'Karner' Melissa Blue
Karner blue Butterfly
FWS Focus

Overview

The Karner blue butterfly was first described more than a century ago in Karner, New York. It is a small butterfly, with a wingspan of about one inch. The male's wings are distinctively marked with a silvery or dark blue color. The female is grayish brown, especially on the outer portions of the wings, to blue on the topside, with irregular bands of orange crescents inside the narrow black border.

Scientific Name

Lycaeides melissa samuelis
Common Name
'Karner' Melissa Blue
Karner blue Butterfly
FWS Category
Insects

Location in Taxonomic Tree

Identification Numbers

TSN:

Characteristics

Characteristic category

Habitat

Characteristics

Habitat

Adult karners can fly up to about 1.4 miles across open landscapes. Adults will mate and then lay eggs on wild lupine plants. Karner caterpillars feed on wild lupine leaves and are commonly tended by ants. It appears the ants protect the caterpillars from some natural enemies and that the ants in return collect a nectar from the caterpillar. Once mature, the caterpillars pupate. 

Grassland

Ecosystem with large, flat areas of grasses.

Rural
Characteristic category

Behavior

Characteristics

Behavior

Adult karners can fly up to about 1.4 miles across open landscapes. Adults will mate and then lay eggs on wild lupine plants. Karner caterpillars feed on wild lupine leaves and are commonly tended by ants. It appears the ants protect the caterpillars from some natural enemies and that the ants, in return, collect a nectar from the caterpillar. Once mature, the caterpillars pupate. 

Characteristic category

Lifecycle

Characteristics

Reproduction

The Karner blue butterfly usually has two generations, and thus two flight periods, each year. Timing for each life stage varies slightly by location within the range. Typically sometime in April the first group of caterpillars hatch from eggs that were laid the previous year. The caterpillars then feed only on wild lupine plant leaves. By about mid-May, the caterpillars pupate and adult butterflies emerge from their cocoon-like chrysalis by the end of May or in early June. These adults mate, laying their eggs in June on or near wild lupine plants. The eggs hatch in about one week and the caterpillars feed for about three weeks. They then pupate and the summer's second generation of adult butterflies appears in July. These adults then mate and lay eggs that will not hatch until the following spring.

Lifecycle

The Karner blue butterfly usually has two generations, and thus two flight periods, or the time that adult butterflies are on the wing, each year. Timing for each life stage varies slightly by location within the range. Typically sometime in April the first group of caterpillars hatch from eggs that were laid the previous year. The caterpillars then feed only on wild lupine plant leaves. By about mid-May, the caterpillars pupate and adult butterflies emerge from their cocoon-like chrysalis by the end of May or in early June. These adults mate, laying their eggs in June on or near wild lupine plants. The eggs hatch in about one week and the caterpillars feed for about three weeks. They then pupate and the summer's second generation of adult butterflies appears in July. These adults then mate and lay eggs that will not hatch until the following spring.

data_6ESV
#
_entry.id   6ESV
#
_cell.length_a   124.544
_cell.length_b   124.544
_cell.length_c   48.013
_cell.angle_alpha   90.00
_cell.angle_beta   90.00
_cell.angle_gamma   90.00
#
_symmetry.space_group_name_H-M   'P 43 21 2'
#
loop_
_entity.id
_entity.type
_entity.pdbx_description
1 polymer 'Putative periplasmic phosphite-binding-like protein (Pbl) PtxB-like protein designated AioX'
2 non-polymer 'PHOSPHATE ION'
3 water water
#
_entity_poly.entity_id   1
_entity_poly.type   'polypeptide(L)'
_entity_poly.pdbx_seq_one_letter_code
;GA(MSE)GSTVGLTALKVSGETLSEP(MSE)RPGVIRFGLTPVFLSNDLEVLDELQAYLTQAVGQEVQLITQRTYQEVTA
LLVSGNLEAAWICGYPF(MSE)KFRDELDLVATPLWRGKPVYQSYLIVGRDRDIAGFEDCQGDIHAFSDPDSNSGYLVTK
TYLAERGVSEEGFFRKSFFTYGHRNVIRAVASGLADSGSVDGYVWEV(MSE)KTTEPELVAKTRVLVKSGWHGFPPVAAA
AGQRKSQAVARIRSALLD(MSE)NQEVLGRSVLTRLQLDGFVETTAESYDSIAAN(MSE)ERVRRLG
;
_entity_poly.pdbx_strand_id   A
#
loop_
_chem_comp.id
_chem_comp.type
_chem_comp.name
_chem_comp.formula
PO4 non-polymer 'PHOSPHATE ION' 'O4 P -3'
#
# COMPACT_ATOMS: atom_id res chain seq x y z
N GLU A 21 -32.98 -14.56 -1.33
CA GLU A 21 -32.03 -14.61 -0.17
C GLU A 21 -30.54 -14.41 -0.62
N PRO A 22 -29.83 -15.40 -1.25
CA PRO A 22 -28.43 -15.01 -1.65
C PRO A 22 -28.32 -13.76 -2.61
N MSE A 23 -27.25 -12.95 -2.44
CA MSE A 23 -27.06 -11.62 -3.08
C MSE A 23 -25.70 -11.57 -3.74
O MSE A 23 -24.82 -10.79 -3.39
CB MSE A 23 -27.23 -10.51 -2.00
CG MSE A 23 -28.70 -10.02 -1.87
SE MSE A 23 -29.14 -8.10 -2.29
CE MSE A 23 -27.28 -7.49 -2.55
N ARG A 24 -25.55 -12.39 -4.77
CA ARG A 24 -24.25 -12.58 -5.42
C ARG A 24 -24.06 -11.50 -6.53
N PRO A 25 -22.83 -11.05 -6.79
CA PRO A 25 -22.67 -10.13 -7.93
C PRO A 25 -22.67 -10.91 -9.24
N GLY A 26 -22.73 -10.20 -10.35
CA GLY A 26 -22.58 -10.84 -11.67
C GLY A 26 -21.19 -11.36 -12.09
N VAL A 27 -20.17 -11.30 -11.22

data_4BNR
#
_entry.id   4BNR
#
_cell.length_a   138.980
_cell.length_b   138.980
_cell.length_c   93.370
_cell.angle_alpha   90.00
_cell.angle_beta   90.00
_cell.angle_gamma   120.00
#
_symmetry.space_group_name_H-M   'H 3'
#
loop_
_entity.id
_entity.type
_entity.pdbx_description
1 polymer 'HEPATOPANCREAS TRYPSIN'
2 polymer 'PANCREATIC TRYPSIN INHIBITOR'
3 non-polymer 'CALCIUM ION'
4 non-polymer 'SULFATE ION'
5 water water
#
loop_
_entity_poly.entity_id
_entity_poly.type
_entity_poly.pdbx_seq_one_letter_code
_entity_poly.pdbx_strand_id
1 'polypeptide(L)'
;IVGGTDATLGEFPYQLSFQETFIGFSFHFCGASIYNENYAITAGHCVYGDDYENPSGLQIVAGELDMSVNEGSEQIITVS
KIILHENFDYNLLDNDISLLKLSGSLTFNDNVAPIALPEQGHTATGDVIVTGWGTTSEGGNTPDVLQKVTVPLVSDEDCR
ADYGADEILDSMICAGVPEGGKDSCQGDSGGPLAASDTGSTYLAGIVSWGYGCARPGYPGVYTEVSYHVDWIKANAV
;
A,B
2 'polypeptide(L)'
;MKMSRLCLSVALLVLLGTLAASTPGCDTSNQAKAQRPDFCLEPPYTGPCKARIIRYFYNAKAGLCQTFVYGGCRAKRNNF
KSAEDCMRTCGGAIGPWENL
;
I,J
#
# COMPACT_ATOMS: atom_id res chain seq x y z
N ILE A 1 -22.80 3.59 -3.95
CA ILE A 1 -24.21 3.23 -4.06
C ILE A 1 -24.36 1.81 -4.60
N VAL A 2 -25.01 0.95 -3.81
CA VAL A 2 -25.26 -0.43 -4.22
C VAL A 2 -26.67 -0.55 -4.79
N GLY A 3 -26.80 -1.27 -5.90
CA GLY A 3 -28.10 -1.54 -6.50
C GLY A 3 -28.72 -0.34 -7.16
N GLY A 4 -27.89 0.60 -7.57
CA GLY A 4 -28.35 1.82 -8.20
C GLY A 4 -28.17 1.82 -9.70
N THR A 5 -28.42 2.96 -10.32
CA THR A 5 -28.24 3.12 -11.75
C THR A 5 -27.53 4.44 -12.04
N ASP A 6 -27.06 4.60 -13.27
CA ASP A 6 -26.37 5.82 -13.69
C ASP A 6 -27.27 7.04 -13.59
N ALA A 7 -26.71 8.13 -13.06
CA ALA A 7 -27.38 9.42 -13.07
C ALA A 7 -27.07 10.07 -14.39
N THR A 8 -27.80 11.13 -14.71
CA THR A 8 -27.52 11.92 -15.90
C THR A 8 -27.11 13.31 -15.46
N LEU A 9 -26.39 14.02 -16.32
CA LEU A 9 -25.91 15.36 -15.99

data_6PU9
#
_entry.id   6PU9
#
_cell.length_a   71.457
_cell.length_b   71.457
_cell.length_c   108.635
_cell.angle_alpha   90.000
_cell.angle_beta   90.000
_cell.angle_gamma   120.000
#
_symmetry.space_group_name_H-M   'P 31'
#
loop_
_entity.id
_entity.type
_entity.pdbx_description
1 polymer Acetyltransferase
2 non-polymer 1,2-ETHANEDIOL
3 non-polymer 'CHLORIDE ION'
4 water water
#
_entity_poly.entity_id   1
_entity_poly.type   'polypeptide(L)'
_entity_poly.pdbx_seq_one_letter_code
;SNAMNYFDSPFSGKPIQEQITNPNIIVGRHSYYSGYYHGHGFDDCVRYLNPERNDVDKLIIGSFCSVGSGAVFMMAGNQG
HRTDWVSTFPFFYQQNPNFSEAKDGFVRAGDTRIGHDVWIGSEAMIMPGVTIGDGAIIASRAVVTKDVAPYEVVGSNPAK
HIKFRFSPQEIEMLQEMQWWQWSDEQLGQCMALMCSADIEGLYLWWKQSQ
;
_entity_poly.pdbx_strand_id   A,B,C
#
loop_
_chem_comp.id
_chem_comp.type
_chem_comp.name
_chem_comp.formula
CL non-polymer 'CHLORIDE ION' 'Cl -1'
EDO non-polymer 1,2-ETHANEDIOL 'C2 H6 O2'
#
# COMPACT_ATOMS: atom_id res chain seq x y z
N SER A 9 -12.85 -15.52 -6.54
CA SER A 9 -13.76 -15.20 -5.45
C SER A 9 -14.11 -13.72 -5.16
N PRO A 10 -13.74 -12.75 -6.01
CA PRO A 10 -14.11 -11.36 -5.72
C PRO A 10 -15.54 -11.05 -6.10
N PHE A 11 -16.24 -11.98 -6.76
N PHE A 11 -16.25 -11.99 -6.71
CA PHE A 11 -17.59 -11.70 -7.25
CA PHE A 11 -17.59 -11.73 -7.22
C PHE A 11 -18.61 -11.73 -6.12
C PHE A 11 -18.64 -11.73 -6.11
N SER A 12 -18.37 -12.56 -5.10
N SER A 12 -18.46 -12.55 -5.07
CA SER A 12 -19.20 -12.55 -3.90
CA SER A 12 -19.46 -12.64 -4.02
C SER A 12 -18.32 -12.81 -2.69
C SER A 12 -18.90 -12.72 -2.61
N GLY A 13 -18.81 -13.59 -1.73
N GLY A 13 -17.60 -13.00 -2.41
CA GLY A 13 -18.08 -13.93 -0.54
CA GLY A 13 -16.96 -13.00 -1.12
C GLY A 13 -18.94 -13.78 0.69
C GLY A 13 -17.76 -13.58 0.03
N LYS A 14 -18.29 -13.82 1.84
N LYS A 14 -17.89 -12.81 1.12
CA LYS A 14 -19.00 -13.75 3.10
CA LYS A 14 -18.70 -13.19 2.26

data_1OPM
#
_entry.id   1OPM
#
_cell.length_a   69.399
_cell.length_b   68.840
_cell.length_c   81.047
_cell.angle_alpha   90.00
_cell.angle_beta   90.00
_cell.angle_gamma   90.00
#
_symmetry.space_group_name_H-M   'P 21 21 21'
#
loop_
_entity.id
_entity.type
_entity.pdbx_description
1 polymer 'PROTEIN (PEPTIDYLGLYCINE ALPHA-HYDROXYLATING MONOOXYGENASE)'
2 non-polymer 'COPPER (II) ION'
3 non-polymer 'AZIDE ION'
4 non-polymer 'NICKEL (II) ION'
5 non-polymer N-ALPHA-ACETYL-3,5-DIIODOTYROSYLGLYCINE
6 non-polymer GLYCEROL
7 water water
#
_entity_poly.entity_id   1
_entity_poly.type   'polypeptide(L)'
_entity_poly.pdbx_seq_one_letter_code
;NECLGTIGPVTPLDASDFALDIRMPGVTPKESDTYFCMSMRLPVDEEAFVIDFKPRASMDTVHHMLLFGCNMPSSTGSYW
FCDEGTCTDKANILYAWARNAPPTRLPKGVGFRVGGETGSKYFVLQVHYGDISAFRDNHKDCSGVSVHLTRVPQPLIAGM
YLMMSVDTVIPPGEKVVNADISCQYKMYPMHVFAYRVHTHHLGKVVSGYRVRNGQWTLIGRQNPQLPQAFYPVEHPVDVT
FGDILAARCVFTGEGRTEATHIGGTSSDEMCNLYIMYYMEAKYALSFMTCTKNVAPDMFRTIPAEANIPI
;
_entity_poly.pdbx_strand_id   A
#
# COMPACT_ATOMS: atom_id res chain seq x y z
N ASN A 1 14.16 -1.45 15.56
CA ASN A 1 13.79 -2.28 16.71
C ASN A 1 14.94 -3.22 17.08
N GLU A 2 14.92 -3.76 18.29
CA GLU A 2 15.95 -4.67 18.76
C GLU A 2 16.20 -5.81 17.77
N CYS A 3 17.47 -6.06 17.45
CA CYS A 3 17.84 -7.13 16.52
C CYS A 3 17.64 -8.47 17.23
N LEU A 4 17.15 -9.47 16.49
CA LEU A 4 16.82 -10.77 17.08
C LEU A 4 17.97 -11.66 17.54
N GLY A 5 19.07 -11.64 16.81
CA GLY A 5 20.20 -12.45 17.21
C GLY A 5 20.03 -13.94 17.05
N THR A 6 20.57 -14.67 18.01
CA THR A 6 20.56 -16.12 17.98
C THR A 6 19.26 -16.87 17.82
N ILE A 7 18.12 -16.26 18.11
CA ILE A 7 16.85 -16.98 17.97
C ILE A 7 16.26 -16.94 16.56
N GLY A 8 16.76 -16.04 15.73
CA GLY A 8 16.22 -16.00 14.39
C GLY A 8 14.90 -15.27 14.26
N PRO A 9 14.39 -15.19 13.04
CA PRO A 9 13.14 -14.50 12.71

Lifespan

The Karner blue butterfly usually has two generations, and thus two flight periods, each year. Timing for each life stage varies slightly by location within the range. Typically sometime in April the first group of caterpillars hatch from eggs that were laid the previous year. The caterpillars then feed only on wild lupine plant leaves. By about mid-May, the caterpillars pupate and adult butterflies emerge from their cocoon-like chrysalis by the end of May or in early June. These adults mate, laying their eggs in June on or near wild lupine plants. The eggs hatch in about one week and the caterpillars feed for about three weeks. They then pupate and the summer's second generation of adult butterflies appears in July. These adults then mate and lay eggs that will not hatch until the following spring.

Characteristic category

Physical Characteristics

Characteristics

Color & Pattern

The male and female of this small butterfly are different in appearance. The topside of the male is silvery or dark blue with narrow black margins. The female is grayish brown, especially on the outer portions of the wings, to blue on the topside, with irregular bands of orange crescents inside the narrow black border. The underside of both sexes is gray with a continuous band of orange crescents along the edges of both wings and with scattered black spots circled with white.

Size & Shape

The Karner blue butterfly is a small butterfly with a wingspan of about one inch, often compared to the size of a postage stamp.